The Internet is super complicated with millions of different devices and systems that communicate in many different ways. Webhooks and APIs are needed to standardize this communication between these different systems or applications. For that very reason, it is essential to know what they are and how they differ from each other.
Developers have discovered a technique to convey lightweight data that makes the work of marketing and product people easier as third-party connections become more diverse. It's all because of webhooks, a simple new way to communicate data. However, because it resembles APIs, it is frequently misunderstood by programmers. This blog will explain what webhooks are and how they vary from standard APIs.
From desktops to smart devices, we are all accustomed to instant connectivity that puts the world at our fingertips. But how do different devices and applications connect? A web service that allows your application to connect with a database is called an API (application programming interface). An Application Programming Interface or API is the messenger that takes requests and tells a system what you want to do and then returns the response to you. A request and a response are the two most common components of an API. The API then returns this answer to the client or caller.
For instance, imagine you are at a restaurant with a menu of choices. What you order is prepared in the kitchen. What's missing is the critical link to communicate your order to the kitchen and deliver your ordered food back to your table. That's where the waiter or API comes in. The waiter is the person who takes your request or order and passes it on to the kitchen. After informing the cooks what to do, the waiter delivers the food, in the form of a response, back to you.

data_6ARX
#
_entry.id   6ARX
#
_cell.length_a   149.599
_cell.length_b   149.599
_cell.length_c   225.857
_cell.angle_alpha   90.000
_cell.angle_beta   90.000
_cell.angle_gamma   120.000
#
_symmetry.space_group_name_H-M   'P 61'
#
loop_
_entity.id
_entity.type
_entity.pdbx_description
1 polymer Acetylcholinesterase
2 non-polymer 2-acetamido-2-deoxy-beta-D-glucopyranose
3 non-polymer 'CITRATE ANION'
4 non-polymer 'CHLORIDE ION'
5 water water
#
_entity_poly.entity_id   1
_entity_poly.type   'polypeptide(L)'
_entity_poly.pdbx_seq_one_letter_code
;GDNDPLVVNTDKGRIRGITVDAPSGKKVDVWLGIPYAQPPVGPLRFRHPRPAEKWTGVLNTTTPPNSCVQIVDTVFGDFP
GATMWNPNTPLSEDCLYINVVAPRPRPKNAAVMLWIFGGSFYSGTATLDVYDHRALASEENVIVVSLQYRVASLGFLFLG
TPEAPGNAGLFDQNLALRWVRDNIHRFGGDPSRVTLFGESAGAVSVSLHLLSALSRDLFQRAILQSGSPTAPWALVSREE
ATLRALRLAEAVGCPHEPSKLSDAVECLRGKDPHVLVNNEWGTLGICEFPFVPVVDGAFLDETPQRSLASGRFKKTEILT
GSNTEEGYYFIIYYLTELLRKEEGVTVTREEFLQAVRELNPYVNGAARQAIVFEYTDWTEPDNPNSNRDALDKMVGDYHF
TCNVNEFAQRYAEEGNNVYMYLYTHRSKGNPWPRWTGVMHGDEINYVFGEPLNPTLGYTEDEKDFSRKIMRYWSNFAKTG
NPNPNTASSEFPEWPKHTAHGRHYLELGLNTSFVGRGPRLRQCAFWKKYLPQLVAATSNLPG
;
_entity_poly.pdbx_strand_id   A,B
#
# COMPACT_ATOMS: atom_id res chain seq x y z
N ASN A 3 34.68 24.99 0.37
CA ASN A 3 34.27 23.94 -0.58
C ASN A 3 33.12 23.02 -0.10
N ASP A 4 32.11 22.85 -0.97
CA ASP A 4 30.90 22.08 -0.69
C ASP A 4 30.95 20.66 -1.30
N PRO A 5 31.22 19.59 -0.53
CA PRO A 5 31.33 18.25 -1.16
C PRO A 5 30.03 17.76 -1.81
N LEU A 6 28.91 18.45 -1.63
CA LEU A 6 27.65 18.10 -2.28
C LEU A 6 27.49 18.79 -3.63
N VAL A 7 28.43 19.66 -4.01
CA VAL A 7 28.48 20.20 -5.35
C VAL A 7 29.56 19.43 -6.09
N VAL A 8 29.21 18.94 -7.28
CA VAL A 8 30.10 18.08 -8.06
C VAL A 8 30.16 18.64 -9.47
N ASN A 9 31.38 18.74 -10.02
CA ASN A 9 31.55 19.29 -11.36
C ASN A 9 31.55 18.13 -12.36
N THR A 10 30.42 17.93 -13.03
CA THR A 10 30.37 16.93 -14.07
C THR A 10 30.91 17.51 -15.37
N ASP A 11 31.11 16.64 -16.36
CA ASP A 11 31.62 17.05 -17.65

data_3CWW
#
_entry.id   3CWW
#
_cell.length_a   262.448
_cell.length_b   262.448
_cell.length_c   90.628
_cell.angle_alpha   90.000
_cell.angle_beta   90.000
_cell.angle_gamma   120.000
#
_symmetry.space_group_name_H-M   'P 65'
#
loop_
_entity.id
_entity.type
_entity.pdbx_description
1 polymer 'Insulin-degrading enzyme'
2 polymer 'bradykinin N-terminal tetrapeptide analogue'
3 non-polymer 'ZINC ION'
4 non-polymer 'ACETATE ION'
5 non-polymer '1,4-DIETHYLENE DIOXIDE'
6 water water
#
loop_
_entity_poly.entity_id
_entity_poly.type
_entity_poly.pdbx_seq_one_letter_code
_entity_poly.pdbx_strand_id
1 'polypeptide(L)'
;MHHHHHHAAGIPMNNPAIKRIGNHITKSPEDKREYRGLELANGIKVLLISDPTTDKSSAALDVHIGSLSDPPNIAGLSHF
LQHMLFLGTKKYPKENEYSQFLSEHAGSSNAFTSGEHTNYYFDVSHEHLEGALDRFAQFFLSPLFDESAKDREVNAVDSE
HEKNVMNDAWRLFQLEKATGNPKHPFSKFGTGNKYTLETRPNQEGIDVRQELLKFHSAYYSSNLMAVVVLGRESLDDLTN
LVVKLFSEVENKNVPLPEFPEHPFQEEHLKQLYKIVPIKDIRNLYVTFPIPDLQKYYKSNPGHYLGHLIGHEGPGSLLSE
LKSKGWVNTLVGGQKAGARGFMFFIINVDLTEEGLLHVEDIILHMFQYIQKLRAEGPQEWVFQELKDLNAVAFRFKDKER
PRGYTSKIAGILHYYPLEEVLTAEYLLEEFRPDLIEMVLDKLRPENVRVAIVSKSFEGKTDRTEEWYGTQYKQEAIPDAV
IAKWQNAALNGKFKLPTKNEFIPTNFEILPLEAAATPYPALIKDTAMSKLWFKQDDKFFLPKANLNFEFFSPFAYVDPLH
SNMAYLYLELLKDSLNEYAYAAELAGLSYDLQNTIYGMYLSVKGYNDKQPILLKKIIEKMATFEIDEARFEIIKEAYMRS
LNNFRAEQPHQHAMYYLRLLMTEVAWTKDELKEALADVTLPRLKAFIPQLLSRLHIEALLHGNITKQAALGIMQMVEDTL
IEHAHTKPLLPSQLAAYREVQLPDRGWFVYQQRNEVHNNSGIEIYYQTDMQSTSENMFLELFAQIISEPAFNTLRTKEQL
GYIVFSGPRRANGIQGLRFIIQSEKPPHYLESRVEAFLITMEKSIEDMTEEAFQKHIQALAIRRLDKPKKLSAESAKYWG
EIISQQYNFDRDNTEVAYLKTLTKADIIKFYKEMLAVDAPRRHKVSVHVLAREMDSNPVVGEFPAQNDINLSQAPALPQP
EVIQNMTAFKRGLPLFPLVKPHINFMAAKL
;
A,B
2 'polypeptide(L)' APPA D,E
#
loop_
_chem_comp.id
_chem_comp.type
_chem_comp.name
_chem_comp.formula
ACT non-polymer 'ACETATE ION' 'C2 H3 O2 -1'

So, the API makes interaction possible between devices and applications like social networking apps, eCommerce sites, or SAAS products. In a nutshell, an API is that waiter running back and forth between application databases and devices to deliver data and create the connectivity that puts the world at our fingertips.
Likewise, an Email API service provides applications with access to various functions like email metrics, storage of email addresses, generating and sending transactional emails, manipulating templates, etc. that are available within the email platform. The Simple Mail Transport Protocol or SMTP is the support mostly used by many applications for sending basic emails. However, to gain access to additional emailing capabilities that legacy protocols do not offer, developers can think of leveraging an email platform’s API to build smart integrations.
Understanding the concepts behind Webhooks will open up a new and powerful world of possibilities for your projects and applications. In simple terms, a Webhook is sending data from one application to another place but in this case, it's a URL.
There are infinite opportunities available for you to connect applications that you know to create new experiences for both you and your users. Let us explore a concept often present in application development, called events. An event is a defined action or occurrence. Now, these events are typically exposed to software developers, so that they can write code that runs specifically when one of these actions or occurrences happens.